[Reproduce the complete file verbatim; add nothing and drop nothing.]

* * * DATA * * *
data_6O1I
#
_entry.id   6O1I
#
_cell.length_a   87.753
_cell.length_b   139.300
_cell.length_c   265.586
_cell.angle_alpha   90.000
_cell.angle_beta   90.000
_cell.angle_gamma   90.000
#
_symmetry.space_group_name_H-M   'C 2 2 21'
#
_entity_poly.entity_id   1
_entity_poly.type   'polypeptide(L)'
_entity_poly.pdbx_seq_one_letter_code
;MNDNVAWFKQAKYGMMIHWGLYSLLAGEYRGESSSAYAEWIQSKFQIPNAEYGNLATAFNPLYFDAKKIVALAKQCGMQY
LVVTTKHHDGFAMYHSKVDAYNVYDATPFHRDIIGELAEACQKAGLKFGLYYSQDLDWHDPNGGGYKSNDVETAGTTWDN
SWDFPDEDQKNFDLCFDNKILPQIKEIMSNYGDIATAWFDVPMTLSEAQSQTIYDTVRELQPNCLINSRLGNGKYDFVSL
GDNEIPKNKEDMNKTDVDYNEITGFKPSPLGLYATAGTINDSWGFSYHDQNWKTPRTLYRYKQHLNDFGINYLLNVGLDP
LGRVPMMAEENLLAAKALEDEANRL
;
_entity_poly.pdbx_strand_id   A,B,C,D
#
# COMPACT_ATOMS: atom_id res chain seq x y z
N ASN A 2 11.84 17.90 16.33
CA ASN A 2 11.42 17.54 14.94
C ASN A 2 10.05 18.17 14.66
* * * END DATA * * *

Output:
data_6O1I
#
_entry.id   6O1I
#
_cell.length_a   87.753
_cell.length_b   139.300
_cell.length_c   265.586
_cell.angle_alpha   90.000
_cell.angle_beta   90.000
_cell.angle_gamma   90.000
#
_symmetry.space_group_name_H-M   'C 2 2 21'
#
_entity_poly.entity_id   1
_entity_poly.type   'polypeptide(L)'
_entity_poly.pdbx_seq_one_letter_code
;MNDNVAWFKQAKYGMMIHWGLYSLLAGEYRGESSSAYAEWIQSKFQIPNAEYGNLATAFNPLYFDAKKIVALAKQCGMQY
LVVTTKHHDGFAMYHSKVDAYNVYDATPFHRDIIGELAEACQKAGLKFGLYYSQDLDWHDPNGGGYKSNDVETAGTTWDN
SWDFPDEDQKNFDLCFDNKILPQIKEIMSNYGDIATAWFDVPMTLSEAQSQTIYDTVRELQPNCLINSRLGNGKYDFVSL
GDNEIPKNKEDMNKTDVDYNEITGFKPSPLGLYATAGTINDSWGFSYHDQNWKTPRTLYRYKQHLNDFGINYLLNVGLDP
LGRVPMMAEENLLAAKALEDEANRL
;
_entity_poly.pdbx_strand_id   A,B,C,D
#
# COMPACT_ATOMS: atom_id res chain seq x y z
N ASN A 2 11.84 17.90 16.33
CA ASN A 2 11.42 17.54 14.94
C ASN A 2 10.05 18.17 14.66